It was a hypothesis based on the fact that, overall, women of Asian ancestry report fewer menopausal symptoms than women of European background, scientists say.
With the onset of menopause, women's hormone levels drop precipitously. Given that Asian women consume diets notably high in soy products -- which also happen to be rich in plant-based estrogen -- scientists had long hypothesized that it was their dietary intake of estrogen that helped make up for the shortfall and ease menopausal symptoms.
However, after studying the relationship between soy intake and menopause in 1,600 women over 10 years, scientists from the University of California Davis say they found no consistent link between the consumption of plant-based estrogen and the reduction of menopausal symptoms.
"Given that most women experience unpleasant symptoms, particularly hot flashes and night sweats, during menopause, we were hopeful that certain dietary intakes would provide good alternatives to hormone therapy," said Ellen Gold, lead author of the study.
"Unfortunately, based on our study, soy-related foods did not turn out to be the 'magic bullet.'"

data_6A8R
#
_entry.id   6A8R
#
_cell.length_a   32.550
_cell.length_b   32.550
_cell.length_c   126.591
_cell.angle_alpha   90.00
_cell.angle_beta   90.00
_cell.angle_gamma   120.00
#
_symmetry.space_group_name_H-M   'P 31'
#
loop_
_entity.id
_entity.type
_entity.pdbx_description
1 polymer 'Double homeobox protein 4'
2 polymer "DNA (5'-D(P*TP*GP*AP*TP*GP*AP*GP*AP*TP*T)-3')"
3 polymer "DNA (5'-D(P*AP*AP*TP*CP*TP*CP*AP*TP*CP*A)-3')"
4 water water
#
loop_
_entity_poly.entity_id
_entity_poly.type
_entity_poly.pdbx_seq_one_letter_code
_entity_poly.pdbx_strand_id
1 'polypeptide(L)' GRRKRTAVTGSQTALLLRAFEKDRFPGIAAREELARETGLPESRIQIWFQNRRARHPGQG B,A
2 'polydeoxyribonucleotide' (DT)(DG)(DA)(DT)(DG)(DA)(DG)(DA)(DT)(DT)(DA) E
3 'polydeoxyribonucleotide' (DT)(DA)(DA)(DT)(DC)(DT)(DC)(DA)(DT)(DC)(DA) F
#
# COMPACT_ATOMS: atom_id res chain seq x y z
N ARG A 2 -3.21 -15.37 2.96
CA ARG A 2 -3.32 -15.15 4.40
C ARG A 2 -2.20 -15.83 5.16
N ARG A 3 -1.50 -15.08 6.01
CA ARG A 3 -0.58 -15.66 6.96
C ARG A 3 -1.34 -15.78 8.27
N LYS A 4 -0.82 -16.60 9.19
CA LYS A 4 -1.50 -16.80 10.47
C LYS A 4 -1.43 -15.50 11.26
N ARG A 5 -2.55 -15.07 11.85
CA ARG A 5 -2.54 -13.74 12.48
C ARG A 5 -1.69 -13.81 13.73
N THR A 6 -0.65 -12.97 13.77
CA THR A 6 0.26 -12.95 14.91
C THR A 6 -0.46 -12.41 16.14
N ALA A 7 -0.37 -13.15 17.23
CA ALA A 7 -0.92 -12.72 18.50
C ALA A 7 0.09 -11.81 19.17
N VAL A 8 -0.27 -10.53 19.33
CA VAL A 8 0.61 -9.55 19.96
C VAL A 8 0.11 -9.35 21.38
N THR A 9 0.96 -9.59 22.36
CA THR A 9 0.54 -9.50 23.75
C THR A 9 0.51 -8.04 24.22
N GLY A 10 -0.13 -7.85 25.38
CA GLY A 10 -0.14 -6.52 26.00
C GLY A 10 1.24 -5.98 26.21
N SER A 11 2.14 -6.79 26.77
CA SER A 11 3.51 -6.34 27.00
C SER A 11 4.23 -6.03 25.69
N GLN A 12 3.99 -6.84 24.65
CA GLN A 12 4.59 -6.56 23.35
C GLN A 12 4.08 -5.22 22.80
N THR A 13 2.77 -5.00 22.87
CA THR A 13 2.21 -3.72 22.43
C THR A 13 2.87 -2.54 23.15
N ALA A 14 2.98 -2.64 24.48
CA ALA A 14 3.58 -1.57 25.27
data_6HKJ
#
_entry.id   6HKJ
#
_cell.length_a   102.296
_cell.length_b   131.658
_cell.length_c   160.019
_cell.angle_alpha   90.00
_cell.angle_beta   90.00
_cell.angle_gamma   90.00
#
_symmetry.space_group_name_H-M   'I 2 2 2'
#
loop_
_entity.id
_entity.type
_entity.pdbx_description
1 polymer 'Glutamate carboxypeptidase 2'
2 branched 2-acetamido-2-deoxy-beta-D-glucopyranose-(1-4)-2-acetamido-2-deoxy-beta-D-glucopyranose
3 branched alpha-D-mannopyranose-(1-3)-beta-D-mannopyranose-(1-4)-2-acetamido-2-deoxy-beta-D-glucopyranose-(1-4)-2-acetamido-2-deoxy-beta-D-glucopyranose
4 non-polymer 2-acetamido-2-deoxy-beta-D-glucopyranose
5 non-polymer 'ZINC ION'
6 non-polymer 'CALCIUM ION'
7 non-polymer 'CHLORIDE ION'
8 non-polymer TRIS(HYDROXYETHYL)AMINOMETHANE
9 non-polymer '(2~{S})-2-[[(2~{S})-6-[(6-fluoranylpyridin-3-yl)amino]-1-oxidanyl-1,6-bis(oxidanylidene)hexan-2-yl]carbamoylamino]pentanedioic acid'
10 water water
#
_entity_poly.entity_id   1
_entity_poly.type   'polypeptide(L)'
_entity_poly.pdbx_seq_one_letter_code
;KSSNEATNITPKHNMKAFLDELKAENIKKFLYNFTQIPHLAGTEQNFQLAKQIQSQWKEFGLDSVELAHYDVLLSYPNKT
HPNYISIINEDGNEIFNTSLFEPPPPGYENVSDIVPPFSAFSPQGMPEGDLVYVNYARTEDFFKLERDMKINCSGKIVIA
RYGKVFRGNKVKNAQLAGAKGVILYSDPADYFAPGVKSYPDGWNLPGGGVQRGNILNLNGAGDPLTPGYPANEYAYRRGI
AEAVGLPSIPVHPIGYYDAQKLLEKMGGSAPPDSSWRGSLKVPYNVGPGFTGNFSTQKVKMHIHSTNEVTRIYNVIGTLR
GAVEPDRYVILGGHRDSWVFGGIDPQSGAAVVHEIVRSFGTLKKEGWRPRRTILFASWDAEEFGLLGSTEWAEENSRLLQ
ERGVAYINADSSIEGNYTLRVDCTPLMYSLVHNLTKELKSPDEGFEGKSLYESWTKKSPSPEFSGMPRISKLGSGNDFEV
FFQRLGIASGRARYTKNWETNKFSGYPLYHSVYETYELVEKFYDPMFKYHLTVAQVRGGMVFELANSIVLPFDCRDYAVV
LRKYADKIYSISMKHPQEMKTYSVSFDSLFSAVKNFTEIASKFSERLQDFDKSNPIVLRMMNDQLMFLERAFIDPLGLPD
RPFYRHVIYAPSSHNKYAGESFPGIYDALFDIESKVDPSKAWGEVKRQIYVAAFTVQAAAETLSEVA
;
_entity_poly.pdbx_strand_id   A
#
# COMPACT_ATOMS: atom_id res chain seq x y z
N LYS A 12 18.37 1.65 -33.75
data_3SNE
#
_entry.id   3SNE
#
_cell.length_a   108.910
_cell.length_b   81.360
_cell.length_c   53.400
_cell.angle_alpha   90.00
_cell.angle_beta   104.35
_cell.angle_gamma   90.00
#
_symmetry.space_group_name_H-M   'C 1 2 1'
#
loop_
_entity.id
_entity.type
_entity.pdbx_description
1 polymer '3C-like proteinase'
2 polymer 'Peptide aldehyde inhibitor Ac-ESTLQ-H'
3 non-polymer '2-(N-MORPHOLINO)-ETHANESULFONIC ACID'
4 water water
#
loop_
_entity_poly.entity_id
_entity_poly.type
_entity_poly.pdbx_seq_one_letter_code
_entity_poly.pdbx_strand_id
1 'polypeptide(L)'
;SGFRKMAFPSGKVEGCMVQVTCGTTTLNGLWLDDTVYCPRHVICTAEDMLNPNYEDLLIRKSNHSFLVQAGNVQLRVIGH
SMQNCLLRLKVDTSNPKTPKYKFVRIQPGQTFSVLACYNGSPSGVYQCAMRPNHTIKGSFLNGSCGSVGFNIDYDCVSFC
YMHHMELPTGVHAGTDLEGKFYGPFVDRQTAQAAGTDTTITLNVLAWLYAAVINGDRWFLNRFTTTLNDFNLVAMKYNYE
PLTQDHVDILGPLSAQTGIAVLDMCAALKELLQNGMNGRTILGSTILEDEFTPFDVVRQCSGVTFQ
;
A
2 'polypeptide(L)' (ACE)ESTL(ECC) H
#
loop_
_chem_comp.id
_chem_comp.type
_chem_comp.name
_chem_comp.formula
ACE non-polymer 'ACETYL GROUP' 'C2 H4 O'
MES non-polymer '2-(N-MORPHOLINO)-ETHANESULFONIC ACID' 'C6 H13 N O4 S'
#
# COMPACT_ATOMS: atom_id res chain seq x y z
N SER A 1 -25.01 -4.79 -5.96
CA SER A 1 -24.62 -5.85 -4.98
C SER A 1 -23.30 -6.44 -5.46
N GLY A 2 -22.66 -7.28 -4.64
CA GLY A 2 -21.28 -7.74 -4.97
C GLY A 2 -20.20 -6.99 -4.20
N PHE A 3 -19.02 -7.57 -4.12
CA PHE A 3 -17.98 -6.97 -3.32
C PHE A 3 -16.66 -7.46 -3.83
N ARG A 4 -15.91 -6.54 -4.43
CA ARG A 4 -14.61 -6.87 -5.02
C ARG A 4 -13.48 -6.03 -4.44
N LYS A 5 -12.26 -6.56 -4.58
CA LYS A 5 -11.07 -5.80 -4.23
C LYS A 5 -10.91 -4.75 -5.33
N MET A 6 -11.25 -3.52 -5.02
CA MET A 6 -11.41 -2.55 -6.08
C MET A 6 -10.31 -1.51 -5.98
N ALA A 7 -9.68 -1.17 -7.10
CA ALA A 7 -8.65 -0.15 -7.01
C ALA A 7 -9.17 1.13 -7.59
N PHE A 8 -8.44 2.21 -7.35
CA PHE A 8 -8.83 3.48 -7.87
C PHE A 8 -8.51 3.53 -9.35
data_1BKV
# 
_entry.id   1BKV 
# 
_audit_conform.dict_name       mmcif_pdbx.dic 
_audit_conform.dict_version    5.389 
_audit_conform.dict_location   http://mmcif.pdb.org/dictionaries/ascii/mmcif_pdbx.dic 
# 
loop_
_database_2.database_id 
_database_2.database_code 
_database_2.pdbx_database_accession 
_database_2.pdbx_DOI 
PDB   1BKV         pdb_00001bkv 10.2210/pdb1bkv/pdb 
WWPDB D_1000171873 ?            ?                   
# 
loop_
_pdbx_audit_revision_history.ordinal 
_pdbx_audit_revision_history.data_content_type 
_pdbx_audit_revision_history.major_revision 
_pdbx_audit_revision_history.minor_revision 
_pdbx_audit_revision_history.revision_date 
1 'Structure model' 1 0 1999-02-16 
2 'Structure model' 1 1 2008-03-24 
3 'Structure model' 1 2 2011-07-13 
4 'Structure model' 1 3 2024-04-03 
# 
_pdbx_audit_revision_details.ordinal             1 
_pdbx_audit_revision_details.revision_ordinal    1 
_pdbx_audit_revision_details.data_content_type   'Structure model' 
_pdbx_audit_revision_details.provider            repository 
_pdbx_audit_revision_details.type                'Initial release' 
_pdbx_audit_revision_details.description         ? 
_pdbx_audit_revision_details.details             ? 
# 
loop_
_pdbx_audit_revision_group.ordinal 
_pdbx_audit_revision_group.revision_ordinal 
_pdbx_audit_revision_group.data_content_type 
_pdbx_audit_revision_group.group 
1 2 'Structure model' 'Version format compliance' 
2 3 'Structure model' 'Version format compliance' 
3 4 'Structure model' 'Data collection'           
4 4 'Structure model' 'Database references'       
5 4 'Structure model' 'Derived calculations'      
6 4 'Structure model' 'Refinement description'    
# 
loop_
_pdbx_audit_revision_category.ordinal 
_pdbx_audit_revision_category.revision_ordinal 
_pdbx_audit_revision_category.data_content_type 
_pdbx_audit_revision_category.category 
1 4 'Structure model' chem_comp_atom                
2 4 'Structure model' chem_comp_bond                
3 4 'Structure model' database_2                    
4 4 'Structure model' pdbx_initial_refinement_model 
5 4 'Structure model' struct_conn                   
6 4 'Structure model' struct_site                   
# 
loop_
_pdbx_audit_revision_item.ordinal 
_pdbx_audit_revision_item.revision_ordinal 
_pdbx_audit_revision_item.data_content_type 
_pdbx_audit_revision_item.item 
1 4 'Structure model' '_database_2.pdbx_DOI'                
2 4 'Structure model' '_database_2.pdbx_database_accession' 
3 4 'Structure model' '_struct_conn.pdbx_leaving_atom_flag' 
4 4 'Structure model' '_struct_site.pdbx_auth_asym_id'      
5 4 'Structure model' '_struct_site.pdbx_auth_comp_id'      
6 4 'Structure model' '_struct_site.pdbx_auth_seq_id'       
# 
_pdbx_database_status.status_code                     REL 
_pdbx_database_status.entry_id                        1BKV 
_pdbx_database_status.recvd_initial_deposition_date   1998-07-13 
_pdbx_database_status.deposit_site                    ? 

The study was published online ahead of its appearance in the March 2013 print edition of Menopause: The Journal of The North American Menopause Society.
Plant-based estrogens are mainly found in food sources like tofu and soymilk and are believed to mimic the effects of the female hormone in the body.
The study also took into account participants’ fiber intake, as it’s thought to increase the availability of estrogen in the body.
In addition to following a large number of women over a long period of time, the study also included women from different ethnic backgrounds, including white, African-American, Hispanic, Chinese and Japanese participants.
Meanwhile, a 2010 study out of China published in the Canadian Medical Association Journal found that soy isoflavones helped ward off recurrence of breast cancer in post-menopausal women.